About the Program
At community faith-based sites such as food pantries, community and daycare centers, Faith Community Nurses serve low-income adults through whole-person health care that addresses physical, mental and spiritual needs.
The Community Outreach Nurse program provides registered nurses at 15 community-based sites across the Greater St. Louis region. Our nurses strive to prevent or minimize illness by working with the individuals across time with a whole-person approach in a known trusted community setting.
Our nurses provide:
- health screenings/assessments
- appropriate social service referrals
- health education and disease prevention
- chronic disease management
- medication management
- fall prevention and safety training
Program by the numbers:
People served through our Community Outreach program in 2018:
- The Community Outreach Nurse Program provides registered nurses in 15 community based sites.
- 902 vulnerable adults and 147 children in St. Louis City and County, St. Charles and Jefferson Counties in Missouri, St. Clair and Madison Counties in Illinois.
- Through our work, 30% of the clients who had high blood pressure on the initial visit with the nurse have reduced their blood pressure to the normal range.
L.A. came into a outreach center on North St. Louis City seeking a place to keep warm from the bitterly cold weather. His large size and tough talk caused others to recoil in fear. However, in his heart, L.A. was living in fear as well, wondering if there was a way to get past the drugs and gang life he found himself imprisoned.
Long ago, he wanted to be a chef, but the street life had taken over and his dream was lost. But, in the comfort of the outreach center, he felt empowered and was determined to rediscover his passion. He was willing to take the hard steps to achieve his dreams.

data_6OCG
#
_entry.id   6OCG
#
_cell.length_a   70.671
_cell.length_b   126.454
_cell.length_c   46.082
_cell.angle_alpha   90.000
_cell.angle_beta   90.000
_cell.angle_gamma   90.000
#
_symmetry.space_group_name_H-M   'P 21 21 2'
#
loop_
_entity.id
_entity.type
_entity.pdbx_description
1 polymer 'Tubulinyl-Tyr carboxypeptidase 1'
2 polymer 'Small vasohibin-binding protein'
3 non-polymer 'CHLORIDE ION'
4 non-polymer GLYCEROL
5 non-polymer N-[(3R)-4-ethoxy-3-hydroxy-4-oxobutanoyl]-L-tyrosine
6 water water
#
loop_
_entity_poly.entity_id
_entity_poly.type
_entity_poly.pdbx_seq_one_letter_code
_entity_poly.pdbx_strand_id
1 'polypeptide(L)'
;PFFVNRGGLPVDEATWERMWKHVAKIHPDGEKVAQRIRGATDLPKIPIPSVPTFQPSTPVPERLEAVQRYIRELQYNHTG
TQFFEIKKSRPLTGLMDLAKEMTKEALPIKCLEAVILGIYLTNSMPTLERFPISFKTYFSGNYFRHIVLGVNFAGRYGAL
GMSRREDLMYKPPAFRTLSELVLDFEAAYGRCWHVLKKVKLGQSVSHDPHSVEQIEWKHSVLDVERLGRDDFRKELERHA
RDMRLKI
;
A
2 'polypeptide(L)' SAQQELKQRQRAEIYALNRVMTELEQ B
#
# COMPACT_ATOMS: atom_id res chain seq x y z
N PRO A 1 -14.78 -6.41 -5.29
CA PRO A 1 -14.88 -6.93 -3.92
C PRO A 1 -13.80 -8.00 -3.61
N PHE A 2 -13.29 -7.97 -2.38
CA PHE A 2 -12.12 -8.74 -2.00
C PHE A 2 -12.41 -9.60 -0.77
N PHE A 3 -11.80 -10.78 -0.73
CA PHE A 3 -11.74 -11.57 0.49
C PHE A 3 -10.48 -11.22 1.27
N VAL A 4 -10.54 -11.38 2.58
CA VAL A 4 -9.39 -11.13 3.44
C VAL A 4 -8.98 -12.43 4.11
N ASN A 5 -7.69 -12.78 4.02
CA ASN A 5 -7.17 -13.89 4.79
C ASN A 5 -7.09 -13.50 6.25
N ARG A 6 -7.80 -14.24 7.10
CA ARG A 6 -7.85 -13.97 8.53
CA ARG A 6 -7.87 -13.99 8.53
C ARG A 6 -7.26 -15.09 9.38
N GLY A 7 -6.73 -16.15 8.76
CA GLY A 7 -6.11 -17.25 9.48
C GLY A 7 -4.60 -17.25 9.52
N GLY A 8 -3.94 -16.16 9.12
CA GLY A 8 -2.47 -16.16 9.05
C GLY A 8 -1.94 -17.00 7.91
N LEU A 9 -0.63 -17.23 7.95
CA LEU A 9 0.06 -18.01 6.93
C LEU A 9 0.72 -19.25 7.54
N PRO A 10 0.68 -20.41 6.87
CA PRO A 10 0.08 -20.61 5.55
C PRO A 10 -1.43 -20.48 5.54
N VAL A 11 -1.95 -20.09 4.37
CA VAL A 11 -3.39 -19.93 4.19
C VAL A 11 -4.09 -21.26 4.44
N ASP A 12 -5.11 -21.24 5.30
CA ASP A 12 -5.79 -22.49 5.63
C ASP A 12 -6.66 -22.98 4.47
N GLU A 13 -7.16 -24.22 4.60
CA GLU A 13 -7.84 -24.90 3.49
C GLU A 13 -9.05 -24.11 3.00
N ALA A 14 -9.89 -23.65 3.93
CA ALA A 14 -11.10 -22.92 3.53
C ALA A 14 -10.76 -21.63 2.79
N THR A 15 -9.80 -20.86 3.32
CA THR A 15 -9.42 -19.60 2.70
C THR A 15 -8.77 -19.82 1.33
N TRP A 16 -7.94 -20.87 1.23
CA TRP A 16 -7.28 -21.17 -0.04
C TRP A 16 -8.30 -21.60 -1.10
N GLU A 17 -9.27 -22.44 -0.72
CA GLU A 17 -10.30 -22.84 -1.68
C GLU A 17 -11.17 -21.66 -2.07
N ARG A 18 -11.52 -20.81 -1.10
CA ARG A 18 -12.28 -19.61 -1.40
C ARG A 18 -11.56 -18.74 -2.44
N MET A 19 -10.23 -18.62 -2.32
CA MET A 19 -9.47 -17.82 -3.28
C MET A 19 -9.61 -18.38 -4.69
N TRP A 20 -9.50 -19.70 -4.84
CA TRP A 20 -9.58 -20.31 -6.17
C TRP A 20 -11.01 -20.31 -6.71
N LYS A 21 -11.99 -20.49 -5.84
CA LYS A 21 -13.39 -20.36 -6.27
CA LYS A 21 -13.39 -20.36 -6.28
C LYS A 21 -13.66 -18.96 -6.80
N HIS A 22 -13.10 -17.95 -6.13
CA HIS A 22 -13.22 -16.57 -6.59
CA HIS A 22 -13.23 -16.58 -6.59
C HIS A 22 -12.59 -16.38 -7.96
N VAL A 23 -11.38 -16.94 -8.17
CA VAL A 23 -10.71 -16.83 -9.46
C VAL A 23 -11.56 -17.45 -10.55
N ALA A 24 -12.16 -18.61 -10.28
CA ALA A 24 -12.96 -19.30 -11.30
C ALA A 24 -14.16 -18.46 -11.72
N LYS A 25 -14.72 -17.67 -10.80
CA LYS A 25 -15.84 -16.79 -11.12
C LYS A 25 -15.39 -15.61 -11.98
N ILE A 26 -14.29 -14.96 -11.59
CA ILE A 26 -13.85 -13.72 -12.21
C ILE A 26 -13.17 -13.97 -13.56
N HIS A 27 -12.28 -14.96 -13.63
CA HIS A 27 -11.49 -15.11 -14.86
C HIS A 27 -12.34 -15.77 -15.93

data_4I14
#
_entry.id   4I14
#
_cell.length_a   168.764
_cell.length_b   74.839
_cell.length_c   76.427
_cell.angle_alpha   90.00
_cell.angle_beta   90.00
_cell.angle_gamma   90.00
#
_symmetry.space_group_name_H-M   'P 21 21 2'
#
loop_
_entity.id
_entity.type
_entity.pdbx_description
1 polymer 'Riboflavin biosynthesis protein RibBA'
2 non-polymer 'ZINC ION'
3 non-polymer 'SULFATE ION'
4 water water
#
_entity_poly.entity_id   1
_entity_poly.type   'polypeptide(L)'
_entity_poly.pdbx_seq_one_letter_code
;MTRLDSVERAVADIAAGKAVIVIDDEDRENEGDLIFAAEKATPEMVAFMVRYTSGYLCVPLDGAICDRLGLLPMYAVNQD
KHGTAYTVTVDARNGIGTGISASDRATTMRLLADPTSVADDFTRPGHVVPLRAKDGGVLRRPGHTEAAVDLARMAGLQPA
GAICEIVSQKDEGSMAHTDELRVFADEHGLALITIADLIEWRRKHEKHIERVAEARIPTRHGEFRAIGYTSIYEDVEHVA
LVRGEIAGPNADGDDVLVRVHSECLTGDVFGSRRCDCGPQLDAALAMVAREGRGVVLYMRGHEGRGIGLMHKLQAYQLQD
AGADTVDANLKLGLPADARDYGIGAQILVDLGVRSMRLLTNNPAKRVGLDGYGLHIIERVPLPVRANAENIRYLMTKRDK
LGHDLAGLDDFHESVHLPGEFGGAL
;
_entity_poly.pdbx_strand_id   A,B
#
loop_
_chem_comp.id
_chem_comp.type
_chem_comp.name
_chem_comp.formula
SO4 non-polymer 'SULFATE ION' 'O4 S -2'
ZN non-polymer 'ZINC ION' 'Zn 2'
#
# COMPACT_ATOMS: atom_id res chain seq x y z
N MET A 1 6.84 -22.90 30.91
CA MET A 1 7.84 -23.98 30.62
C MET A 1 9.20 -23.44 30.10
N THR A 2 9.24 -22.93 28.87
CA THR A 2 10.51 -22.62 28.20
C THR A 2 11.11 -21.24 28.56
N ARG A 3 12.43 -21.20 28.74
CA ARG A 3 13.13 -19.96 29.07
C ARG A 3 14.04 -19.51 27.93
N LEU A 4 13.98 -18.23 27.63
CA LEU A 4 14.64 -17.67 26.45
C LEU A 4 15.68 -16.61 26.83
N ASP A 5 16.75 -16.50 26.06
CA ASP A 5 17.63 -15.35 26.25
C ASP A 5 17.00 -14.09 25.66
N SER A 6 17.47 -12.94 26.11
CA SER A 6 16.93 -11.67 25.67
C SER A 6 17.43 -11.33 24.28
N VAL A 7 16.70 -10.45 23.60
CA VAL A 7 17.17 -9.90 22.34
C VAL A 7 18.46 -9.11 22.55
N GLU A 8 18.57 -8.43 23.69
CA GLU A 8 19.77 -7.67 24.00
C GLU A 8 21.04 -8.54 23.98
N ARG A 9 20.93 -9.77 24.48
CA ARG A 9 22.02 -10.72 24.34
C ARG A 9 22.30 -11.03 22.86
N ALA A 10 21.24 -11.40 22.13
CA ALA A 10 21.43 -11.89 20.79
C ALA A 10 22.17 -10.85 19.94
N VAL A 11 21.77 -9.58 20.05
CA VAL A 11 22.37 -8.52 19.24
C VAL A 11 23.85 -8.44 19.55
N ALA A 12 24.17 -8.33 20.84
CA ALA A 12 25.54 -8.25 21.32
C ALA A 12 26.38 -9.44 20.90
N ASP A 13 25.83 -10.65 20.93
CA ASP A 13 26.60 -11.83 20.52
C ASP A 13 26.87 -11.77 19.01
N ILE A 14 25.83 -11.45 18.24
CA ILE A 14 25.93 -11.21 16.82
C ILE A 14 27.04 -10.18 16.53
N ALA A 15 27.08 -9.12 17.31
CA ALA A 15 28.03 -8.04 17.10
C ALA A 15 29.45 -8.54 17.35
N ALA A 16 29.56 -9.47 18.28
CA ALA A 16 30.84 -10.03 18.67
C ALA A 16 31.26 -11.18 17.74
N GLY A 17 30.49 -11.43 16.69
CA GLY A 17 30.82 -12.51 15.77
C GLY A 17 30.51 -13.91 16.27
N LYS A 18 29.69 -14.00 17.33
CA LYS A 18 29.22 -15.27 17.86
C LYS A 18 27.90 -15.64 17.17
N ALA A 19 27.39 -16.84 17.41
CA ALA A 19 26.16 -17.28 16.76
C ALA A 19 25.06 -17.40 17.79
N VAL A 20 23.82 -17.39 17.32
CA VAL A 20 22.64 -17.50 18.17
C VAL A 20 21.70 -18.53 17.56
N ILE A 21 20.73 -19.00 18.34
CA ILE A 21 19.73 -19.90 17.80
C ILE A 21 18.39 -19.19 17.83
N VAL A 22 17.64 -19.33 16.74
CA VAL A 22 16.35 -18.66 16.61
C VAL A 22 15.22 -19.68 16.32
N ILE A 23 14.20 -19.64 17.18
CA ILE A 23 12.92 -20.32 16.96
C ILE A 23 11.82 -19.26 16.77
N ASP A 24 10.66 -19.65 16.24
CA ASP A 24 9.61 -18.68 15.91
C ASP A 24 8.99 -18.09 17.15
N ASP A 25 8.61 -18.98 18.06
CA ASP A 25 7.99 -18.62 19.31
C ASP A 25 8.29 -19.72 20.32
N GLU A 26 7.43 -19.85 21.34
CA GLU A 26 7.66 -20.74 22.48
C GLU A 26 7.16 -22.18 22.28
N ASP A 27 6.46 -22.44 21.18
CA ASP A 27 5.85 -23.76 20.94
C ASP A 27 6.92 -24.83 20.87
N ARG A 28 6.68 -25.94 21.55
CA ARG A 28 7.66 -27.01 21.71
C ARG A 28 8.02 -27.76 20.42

One of the first steps was meeting with a faith community nurse onsite to evaluate his overall health. At first, he was resistant in meeting, even exclaiming, “You don’t need to do anything for me.” But, he quickly opened up to the nurse when he realized she was there to help with no judgment or harm.
L.A. listened, and he came back to see the nurse regularly. She helped him get into a clinic to see a physician. She found a place for him to stay. She gave him advice on foods that might help with his blood pressure and she worked with him on ways to reduce his anger.
From the nurses’ support, L.A. now is healthy and has a full time job as a chef. He is no longer homeless and owns a home. When not working, he volunteers in the kitchen at the outreach center. He says, “When clients eat my cooking, they happily fill their stomachs. That makes me happy and I am serving the Lord with gladness. I saw God in the nurse and that helped me to know that God was with me.
Facts Behind the Program:
- Research has shown that adults in poverty have the worst health indicators.
- Adults who visit food pantries are twice as likely to have diabetes as those who do not.
- Low-income African Americans who have high blood pressure are nearly two-thirds more likely to not be knowledgeable about the disease or its treatment.
- Without effective screening and education for low-income adults, chronic conditions will lead to increases in emergency room visits, hospitalizations, medical care spending, disabilities, poor quality of life, lost productivity and death.
- Low health literacy is a factor in low-income adults understanding and acting appropriately when signs and symptoms of disease appear.
- The Centers for Disease Control and Prevention reports that “having access to high quality and affordable health care prevention measures in the community, including screening and appropriate education and follow up, are essential steps in saving lives, reducing disability, and lowering medical costs”.